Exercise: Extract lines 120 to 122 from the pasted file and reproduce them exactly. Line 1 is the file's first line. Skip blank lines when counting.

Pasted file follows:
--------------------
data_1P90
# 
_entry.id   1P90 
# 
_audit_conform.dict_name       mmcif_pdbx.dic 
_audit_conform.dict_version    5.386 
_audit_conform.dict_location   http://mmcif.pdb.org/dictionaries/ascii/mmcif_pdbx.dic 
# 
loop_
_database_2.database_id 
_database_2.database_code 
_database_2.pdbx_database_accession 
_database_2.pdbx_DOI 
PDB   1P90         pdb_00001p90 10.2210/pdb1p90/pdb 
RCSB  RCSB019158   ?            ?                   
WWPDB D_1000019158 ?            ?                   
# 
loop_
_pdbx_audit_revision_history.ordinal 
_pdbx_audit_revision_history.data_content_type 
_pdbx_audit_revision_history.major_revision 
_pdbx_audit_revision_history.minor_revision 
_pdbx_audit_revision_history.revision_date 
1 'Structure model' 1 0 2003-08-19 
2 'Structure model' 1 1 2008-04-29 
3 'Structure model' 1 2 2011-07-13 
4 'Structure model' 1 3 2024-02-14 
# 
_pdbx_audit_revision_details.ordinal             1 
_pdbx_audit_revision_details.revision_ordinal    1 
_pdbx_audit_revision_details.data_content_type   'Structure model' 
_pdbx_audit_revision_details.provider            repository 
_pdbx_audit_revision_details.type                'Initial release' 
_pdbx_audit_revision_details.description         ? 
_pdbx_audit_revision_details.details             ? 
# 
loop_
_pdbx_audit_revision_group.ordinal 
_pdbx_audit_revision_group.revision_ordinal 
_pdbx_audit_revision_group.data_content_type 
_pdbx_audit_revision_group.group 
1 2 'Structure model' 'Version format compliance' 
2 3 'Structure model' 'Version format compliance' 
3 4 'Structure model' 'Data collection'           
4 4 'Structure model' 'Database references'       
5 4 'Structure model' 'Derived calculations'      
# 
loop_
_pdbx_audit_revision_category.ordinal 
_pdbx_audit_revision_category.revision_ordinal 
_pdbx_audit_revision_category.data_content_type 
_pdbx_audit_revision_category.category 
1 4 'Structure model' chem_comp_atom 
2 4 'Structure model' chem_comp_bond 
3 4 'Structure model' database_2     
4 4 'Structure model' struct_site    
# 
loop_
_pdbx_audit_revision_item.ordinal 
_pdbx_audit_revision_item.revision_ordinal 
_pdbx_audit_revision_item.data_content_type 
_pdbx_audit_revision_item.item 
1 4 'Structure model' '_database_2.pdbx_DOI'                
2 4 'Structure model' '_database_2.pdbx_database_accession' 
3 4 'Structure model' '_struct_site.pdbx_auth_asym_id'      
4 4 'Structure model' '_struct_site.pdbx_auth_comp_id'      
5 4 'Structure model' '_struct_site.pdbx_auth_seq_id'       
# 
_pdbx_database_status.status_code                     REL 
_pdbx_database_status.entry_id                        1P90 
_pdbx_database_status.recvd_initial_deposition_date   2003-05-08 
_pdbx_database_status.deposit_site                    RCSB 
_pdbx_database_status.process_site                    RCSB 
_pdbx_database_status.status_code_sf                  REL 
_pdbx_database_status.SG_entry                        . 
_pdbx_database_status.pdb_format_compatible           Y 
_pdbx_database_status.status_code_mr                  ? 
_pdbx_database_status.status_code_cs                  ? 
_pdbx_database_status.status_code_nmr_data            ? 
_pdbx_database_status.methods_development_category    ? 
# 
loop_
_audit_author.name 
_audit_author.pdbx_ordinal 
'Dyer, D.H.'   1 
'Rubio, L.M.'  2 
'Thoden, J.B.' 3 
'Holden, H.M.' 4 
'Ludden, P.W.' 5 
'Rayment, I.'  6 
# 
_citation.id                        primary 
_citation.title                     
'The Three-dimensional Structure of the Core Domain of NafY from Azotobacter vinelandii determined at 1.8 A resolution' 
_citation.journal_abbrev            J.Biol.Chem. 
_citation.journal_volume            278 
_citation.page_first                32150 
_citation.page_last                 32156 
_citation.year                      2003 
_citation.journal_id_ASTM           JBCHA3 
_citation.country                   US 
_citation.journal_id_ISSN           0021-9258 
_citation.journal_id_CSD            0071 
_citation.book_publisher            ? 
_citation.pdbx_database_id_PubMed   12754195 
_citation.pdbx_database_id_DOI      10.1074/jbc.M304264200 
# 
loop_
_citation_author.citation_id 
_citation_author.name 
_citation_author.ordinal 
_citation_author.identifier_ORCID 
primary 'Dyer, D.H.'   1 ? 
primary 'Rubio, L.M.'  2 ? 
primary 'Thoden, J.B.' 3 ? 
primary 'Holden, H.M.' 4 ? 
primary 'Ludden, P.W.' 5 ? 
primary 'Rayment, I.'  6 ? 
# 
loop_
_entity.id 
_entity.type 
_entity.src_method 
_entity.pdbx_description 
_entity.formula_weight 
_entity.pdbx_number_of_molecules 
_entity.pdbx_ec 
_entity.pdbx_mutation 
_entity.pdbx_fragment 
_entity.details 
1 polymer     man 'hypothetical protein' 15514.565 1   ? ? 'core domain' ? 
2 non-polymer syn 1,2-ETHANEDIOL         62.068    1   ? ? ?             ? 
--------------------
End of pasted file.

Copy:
loop_
_entity.id 
_entity.type 